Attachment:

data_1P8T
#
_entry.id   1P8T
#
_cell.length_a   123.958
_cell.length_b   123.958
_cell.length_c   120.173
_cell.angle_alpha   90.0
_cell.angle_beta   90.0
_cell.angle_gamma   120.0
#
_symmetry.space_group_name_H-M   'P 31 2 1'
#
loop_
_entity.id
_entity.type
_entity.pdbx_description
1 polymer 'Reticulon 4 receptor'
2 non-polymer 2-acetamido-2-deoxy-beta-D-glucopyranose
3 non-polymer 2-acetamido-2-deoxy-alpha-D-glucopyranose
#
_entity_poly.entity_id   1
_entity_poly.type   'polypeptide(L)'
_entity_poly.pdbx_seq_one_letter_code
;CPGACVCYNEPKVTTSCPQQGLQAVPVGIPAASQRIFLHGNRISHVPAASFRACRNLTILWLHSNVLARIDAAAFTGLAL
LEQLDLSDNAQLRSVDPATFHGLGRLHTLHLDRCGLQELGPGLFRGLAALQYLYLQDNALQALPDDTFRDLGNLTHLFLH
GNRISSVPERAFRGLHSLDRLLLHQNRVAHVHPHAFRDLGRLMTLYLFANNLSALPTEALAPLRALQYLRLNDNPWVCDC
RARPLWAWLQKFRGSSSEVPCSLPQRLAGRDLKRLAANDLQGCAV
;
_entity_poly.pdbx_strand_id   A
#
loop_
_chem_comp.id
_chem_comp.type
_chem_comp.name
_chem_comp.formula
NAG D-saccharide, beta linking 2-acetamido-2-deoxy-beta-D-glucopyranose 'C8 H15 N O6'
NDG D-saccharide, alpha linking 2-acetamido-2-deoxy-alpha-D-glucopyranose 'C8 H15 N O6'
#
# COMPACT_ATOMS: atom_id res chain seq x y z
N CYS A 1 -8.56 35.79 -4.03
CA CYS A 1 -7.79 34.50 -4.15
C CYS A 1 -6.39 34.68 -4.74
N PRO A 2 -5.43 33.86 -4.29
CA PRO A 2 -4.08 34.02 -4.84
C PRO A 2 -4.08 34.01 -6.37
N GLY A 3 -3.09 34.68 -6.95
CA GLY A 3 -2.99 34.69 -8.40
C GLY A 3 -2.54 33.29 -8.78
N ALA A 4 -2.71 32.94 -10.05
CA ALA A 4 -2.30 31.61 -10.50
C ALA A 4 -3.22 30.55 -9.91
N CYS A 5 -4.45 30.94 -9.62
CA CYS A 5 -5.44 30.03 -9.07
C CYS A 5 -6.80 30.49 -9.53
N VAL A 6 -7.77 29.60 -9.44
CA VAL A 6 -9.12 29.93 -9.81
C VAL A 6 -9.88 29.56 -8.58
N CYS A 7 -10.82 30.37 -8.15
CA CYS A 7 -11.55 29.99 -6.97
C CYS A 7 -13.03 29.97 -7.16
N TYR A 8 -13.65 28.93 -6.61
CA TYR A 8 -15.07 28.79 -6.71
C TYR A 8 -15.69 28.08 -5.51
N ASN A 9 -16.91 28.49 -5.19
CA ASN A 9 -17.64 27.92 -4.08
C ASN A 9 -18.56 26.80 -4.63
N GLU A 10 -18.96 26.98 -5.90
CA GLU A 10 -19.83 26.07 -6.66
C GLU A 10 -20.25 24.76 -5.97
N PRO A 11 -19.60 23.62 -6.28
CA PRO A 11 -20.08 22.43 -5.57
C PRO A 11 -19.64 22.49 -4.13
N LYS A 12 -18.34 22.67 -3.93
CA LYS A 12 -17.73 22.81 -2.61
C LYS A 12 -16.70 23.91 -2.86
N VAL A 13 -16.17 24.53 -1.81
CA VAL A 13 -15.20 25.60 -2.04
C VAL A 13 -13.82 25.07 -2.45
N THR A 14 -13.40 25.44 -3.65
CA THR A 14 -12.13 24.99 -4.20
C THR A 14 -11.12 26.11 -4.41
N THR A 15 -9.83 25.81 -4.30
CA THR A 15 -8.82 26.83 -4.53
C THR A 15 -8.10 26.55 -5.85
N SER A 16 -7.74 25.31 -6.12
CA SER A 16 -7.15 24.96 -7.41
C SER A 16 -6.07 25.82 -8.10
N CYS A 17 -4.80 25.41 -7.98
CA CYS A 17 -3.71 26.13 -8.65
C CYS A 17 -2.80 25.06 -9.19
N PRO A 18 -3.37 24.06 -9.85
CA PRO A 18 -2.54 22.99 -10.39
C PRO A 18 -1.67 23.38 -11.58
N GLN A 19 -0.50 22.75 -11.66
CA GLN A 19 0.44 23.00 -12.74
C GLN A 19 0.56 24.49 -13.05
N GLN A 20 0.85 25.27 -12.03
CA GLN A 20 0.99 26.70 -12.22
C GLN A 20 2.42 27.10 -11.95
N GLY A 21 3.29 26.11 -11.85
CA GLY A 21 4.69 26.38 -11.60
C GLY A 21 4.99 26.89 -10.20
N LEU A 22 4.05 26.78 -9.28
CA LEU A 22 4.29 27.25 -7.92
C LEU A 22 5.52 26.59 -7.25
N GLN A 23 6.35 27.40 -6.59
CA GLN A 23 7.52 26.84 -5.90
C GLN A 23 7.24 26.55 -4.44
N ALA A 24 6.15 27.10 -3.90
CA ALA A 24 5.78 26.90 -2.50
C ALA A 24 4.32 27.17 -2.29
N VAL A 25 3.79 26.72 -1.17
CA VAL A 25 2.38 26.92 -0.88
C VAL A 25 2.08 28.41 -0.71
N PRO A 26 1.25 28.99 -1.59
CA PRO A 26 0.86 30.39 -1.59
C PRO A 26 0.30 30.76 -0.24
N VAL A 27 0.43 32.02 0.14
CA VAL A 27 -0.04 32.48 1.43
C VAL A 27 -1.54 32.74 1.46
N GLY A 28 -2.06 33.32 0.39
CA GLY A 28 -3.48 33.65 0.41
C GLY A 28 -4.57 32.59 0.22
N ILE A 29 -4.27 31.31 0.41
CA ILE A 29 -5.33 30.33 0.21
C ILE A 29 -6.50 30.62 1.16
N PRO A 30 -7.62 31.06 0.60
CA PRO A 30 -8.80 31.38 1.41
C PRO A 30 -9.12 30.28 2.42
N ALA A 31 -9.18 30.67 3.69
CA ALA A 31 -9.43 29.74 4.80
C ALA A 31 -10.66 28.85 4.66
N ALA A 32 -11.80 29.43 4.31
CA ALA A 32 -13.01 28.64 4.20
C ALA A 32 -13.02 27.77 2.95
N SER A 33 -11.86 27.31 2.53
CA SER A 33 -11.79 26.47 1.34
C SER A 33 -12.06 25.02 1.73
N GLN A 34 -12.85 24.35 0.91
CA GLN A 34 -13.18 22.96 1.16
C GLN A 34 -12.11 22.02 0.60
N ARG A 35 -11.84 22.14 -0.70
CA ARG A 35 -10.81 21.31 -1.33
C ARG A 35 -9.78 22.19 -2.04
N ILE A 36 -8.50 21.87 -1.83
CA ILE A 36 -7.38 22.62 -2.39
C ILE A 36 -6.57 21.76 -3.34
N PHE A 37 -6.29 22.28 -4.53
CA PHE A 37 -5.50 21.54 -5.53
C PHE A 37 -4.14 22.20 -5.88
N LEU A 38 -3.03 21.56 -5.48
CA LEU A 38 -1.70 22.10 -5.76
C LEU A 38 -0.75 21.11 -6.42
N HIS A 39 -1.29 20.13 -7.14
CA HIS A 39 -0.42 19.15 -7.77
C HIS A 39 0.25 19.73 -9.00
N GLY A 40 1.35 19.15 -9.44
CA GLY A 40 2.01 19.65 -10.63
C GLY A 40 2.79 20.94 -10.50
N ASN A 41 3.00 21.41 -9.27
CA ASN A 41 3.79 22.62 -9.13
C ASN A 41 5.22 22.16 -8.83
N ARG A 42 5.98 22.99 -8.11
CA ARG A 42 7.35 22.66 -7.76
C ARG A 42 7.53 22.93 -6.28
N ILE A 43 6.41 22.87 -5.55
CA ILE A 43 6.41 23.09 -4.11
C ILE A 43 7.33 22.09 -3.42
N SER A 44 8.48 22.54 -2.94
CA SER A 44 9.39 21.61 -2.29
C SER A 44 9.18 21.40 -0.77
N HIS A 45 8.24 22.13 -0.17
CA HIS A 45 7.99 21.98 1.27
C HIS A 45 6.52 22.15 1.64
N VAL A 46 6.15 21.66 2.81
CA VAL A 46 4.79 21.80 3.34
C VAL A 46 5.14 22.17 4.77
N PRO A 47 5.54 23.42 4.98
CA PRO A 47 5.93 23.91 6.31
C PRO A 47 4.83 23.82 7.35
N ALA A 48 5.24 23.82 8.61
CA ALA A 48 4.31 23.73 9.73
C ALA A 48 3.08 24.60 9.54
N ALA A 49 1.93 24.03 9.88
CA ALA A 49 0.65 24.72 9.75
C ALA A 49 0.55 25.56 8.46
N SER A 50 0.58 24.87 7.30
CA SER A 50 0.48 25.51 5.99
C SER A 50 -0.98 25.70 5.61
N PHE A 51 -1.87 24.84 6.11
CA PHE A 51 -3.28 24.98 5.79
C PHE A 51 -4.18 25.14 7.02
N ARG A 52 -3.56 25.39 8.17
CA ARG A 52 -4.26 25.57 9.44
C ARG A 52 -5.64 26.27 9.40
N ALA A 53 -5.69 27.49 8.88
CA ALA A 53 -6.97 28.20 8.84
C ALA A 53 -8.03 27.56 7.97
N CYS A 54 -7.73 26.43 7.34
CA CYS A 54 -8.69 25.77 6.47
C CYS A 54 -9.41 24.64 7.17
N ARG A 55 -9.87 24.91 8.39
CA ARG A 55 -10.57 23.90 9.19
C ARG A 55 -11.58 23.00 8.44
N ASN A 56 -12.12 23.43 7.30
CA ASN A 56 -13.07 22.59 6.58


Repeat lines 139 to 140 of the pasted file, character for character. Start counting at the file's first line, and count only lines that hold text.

C SER A 33 -12.06 25.02 1.73
N GLN A 34 -12.85 24.35 0.91